Excitement is building about a new generation of drugs that tout the ability to help adults with excess weight shed more pounds than older drugs on the market.
Some patients, obesity medicine specialists say, are experiencing decreases in blood pressure, better-managed diabetes, less joint pain, and better sleep from these newfound treatments.
The newer drugs, which are repurposed diabetes drugs, “are showing weight loss unlike any other medications we’ve had in the past,” said David Creel, a psychologist and registered dietitian in the Bariatric & Metabolic Institute at the Cleveland Clinic.
Yet for him and other experts, the thrill is tempered.
That’s because no single drug is a magic solution by itself, and it’s possible many patients will need to take the drugs long term to maintain results. On top of that, the newest treatments are often very costly and often not covered by insurance.
The five-figure annual costs of the new medications are also raising concern about access for patients and what widespread use could mean for the nation’s overall health care tab.
Evaluating the trade-offs—weighing the value of better health and possibly fewer complications of obesity down the road against the upfront drug costs—will increasingly come into play as insurers, employers, government programs, and others who pay health care bills consider which treatments to cover.
“If you pay too much for a drug, everyone’s health insurance goes up. Then people drop off health insurance because they can’t afford it,” so providing the drug might cause more harm to the system than not, said Dr. David Rind, chief medical officer for the Institute for Clinical and Economic Review, or ICER, a nonprofit group that reviews medical evidence to evaluate treatments for effectiveness and cost.
Many commercial insurers currently limit coverage to only some of the drugs currently available, or require patients to meet certain thresholds for coverage—often pegging it to a controversial measure called “body mass index,” a ratio of height to weight. Medicare specifically bars coverage for obesity medications or drugs for “anorexia, weight loss or weight gain,” although it pays for bariatric surgery. Coverage in other government programs varies. Legislation that would allow medication coverage in Medicare—the Treat and Reduce Obesity Act—has not made progress despite being reintroduced every congressional session since 2012.
As insurers view the cost of treatments with concern, manufacturers see a potential financial bonanza. Morgan Stanley analysts recently said “obesity is the new hypertension” and predicted industry revenue from U.S. obesity drug sales could rise from its current $1.6 billion to $31.5 billion by 2030.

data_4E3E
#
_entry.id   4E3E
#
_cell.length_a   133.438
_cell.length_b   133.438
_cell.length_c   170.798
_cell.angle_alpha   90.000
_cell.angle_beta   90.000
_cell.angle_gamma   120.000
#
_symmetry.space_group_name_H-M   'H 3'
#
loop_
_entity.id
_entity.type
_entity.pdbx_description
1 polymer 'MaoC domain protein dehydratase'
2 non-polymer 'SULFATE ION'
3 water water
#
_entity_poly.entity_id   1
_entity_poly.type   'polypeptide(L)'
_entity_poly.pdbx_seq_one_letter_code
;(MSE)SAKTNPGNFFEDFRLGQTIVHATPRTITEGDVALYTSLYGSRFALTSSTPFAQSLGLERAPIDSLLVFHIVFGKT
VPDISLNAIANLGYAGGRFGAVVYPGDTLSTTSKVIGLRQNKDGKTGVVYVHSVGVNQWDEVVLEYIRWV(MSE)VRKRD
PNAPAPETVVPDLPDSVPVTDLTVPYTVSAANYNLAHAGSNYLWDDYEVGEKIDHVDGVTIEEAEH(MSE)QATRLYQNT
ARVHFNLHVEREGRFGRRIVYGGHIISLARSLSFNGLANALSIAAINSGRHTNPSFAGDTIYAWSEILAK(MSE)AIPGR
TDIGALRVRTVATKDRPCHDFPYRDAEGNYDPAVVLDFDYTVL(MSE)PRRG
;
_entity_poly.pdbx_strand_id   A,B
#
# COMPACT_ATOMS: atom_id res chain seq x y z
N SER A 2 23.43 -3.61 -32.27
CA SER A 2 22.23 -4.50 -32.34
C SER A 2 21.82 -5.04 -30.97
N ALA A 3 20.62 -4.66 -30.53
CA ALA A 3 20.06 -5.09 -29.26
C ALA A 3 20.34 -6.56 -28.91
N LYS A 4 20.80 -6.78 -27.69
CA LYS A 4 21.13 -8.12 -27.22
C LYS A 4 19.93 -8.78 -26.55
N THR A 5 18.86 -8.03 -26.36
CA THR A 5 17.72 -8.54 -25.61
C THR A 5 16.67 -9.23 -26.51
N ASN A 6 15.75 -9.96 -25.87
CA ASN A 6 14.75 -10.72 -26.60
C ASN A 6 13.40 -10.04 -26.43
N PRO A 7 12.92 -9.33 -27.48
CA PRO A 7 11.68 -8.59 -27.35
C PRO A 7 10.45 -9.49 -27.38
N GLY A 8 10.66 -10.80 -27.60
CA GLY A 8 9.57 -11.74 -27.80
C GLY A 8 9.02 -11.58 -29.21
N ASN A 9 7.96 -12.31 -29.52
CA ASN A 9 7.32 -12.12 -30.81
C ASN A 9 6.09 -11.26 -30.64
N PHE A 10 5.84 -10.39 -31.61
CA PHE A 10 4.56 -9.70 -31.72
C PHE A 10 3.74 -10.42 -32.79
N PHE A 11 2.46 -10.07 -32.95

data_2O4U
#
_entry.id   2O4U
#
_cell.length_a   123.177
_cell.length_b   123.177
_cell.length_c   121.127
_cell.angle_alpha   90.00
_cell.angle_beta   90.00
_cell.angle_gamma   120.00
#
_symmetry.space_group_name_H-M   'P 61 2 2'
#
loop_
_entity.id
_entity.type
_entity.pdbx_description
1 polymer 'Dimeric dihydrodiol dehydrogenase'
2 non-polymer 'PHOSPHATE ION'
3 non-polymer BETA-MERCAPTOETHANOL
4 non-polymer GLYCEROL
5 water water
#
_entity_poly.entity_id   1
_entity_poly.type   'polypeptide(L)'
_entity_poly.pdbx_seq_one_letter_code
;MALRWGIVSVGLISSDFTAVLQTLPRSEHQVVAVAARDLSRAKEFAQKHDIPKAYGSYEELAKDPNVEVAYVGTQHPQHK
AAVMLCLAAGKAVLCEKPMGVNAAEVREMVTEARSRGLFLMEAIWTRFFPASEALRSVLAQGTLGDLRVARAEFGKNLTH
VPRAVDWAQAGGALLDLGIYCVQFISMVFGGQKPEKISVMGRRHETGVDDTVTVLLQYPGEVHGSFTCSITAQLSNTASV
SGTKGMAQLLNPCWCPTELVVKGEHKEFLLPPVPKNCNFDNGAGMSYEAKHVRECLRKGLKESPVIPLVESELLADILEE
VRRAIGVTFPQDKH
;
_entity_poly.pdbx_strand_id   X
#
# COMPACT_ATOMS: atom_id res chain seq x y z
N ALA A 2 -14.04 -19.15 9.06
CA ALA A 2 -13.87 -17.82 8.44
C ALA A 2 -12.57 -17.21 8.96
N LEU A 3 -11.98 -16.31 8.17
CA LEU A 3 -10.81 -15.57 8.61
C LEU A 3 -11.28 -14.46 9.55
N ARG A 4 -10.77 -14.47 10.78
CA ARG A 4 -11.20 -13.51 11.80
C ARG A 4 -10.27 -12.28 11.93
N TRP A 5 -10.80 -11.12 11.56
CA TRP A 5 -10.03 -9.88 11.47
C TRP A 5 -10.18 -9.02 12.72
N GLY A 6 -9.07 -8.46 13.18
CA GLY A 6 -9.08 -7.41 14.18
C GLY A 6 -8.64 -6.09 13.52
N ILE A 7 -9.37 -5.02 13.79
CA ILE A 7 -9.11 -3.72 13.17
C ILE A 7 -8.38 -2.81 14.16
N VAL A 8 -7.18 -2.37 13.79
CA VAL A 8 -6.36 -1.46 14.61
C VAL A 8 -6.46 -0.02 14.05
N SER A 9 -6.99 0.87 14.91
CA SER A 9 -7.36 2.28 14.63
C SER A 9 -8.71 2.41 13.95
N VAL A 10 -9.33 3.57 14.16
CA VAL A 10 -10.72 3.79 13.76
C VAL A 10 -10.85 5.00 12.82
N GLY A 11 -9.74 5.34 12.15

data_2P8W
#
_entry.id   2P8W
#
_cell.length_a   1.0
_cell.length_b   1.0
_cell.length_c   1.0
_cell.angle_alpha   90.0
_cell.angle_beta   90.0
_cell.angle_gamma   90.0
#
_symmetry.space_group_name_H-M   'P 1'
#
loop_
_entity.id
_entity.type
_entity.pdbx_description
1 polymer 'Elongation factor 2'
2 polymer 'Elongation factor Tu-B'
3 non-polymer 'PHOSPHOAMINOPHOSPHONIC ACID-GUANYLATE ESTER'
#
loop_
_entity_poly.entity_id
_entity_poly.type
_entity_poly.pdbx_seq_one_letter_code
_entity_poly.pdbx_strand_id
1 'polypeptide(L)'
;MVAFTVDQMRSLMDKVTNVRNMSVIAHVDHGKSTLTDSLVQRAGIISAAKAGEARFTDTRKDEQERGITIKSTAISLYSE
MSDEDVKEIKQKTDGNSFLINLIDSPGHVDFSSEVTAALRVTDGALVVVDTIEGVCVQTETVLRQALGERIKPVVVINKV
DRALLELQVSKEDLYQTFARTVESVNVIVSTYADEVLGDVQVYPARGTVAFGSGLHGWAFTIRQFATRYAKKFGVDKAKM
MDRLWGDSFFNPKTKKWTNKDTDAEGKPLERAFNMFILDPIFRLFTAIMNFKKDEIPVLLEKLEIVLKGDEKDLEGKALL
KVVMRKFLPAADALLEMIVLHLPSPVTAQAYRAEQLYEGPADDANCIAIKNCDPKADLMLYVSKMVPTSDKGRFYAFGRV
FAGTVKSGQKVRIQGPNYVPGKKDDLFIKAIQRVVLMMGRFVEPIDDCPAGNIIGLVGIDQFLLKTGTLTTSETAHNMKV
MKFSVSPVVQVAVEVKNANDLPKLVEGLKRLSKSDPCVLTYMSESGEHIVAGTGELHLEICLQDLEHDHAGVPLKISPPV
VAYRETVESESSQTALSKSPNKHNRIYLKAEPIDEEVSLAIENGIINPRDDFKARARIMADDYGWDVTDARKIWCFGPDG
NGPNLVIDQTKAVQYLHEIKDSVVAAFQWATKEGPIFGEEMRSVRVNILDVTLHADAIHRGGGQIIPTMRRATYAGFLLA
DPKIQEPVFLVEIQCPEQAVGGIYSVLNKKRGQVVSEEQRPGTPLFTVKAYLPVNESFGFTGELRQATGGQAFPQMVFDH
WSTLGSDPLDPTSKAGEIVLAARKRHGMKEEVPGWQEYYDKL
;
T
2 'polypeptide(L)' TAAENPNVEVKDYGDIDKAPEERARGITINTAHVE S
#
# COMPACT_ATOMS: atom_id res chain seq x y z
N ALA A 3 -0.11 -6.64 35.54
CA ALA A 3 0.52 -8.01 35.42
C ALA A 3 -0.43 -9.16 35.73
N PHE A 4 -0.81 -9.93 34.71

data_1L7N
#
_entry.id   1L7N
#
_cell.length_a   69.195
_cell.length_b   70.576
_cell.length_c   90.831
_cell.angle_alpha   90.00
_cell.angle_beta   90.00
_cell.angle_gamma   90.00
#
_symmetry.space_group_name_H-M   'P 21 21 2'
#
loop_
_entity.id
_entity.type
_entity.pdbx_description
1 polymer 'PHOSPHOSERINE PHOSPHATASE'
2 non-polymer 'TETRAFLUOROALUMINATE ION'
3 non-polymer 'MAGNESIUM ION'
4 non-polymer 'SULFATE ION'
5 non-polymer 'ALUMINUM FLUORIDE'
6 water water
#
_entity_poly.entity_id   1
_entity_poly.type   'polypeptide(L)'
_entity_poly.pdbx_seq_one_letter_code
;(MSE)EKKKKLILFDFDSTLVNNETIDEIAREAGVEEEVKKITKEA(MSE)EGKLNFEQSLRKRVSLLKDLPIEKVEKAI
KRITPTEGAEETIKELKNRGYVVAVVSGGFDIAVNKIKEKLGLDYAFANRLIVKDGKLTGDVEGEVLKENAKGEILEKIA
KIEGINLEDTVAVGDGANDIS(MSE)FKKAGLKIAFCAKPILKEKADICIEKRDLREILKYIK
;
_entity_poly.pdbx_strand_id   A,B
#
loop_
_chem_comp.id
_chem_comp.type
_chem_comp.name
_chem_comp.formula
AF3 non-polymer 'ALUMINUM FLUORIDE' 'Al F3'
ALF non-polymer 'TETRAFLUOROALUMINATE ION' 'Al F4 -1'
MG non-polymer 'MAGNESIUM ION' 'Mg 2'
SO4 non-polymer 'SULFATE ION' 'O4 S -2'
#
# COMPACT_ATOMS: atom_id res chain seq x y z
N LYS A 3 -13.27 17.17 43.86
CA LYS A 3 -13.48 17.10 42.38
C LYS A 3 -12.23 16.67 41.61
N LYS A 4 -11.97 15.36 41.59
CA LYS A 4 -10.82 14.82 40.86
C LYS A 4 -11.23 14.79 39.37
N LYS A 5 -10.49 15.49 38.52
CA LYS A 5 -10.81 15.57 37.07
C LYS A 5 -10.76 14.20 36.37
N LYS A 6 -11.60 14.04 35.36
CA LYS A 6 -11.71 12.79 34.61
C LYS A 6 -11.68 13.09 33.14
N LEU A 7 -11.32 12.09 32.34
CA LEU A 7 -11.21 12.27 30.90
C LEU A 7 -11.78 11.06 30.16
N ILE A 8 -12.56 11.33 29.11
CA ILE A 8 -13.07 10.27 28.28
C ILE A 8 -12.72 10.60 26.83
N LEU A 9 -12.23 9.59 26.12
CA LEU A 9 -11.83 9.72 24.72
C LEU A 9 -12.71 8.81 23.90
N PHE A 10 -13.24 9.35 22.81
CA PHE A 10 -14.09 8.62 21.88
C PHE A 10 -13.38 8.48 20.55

It’s easy to see how they could predict that startling number based simply on potential demand. In the U.S., 42% of adults are considered obese, up from 33% a decade earlier. Health problems sometimes linked to weight, such as diabetes and joint problems, are also on the rise.
Even losing 5% of body weight can provide health benefits, say experts. Some of the new drugs, which can help curb hunger, aid some patients in surpassing that marker.
Wegovy, which is a higher dose of the self-injectable diabetes drug Ozempic, helped patients lose an average of 15% of their body weight over 68 weeks during the clinical trial that led to its FDA approval last year. After stopping the drug, many patients followed in an extension of the trial gained back weight, which is not uncommon with almost any diet medication. Wegovy has spent much of the year in short supply due to manufacturing issues. It can cost around $1,300 a month.
Another injectable drug, still in final clinical trials but fast-tracked for approval by the FDA, could spur even greater weight loss, in the 20% range, according to Eli Lilly, its manufacturer. Both drugs mimic a hormone called glucagon-like peptide 1, which can signal the brain in ways that make people feel fuller.
The average weight loss from both, however, puts the drugs within striking distance of results seen following surgical procedures, offering another option for patients and physicians.
But will the range of old and new prescription medical products—with even more in the development pipeline—be the answer to America’s weight problem?
A big maybe, say experts. For one thing, the medications and devices don’t work for everyone and vary in effectiveness.